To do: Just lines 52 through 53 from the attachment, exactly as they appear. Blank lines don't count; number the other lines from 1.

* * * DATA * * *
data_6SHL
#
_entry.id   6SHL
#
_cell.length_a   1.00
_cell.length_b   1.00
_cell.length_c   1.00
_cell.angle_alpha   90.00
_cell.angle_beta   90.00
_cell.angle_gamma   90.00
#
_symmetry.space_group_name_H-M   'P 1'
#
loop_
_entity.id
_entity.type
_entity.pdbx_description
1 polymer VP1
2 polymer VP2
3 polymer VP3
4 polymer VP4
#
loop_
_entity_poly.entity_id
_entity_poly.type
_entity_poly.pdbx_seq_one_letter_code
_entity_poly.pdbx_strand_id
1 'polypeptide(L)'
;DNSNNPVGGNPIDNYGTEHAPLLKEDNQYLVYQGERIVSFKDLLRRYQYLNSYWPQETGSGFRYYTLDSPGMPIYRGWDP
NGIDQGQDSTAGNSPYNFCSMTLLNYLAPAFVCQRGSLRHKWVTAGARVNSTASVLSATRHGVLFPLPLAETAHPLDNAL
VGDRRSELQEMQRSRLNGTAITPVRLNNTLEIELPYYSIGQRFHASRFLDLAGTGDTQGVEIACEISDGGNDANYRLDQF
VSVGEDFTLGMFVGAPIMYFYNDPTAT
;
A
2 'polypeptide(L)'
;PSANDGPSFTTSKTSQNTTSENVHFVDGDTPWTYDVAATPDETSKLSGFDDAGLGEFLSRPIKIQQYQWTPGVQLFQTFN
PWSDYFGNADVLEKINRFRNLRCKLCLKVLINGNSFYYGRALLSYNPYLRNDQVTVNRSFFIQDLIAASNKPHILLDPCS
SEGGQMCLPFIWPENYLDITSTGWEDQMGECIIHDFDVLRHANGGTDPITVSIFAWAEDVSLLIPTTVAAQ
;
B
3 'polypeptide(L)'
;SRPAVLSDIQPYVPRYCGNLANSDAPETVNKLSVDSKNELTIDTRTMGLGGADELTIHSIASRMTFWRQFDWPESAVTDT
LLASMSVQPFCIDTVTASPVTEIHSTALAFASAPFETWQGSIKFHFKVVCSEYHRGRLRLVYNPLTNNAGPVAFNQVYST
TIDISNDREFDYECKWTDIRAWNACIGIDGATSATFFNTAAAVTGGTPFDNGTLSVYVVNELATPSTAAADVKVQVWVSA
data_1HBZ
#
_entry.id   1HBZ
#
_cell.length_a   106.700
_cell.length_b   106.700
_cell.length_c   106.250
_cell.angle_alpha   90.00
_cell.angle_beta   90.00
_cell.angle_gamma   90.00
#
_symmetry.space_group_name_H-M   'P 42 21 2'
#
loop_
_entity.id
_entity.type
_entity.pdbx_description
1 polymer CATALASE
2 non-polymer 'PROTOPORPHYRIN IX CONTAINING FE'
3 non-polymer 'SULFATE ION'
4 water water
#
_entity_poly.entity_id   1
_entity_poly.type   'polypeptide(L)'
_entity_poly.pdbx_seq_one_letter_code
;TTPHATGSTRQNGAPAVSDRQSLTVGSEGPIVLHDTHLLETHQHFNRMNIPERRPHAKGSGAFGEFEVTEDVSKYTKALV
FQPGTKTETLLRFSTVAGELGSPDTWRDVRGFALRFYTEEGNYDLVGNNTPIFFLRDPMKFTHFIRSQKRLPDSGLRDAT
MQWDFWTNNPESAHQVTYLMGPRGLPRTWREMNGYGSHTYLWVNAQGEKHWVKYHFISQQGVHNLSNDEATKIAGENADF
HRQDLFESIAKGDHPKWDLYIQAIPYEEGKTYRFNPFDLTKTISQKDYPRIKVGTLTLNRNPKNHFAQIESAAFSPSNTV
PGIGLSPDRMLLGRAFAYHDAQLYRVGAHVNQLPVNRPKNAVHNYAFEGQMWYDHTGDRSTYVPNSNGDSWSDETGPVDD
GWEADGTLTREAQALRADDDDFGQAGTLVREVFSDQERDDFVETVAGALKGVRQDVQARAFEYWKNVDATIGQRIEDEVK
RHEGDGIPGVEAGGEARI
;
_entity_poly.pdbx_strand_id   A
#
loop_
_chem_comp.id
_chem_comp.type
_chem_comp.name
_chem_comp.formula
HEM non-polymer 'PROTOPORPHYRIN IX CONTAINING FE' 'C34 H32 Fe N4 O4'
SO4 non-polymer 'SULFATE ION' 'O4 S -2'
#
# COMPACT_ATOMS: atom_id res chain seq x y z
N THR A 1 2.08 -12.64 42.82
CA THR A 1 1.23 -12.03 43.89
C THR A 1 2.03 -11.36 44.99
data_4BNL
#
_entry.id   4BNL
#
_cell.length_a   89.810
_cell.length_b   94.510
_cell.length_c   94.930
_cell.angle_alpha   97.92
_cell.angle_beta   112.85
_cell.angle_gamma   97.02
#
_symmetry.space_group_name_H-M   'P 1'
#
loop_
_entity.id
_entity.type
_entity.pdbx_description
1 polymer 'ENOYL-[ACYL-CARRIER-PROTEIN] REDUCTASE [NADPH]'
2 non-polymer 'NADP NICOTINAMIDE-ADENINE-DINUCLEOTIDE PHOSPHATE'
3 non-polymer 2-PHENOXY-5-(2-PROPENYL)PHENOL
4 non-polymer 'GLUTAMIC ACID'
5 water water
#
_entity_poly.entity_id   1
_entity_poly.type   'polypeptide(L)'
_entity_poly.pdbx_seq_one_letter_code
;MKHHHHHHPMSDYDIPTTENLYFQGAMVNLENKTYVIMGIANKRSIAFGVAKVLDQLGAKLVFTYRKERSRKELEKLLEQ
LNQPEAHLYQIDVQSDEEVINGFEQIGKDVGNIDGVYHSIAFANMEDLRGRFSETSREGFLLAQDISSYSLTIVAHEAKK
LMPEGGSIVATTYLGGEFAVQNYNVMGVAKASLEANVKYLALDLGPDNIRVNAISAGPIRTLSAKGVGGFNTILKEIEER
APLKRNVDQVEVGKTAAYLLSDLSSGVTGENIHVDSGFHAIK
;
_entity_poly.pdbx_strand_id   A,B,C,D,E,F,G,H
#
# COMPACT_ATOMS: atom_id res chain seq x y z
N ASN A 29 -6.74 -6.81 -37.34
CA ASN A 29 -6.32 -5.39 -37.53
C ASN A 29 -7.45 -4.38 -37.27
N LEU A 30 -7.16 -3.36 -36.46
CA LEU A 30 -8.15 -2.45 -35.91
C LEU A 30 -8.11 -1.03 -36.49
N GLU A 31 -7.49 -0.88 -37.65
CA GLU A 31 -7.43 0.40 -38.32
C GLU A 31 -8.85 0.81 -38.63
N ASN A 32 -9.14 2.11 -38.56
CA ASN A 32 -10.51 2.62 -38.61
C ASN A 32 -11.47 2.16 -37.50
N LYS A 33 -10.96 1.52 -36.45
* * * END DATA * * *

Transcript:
_cell.angle_alpha   90.00
_cell.angle_beta   90.00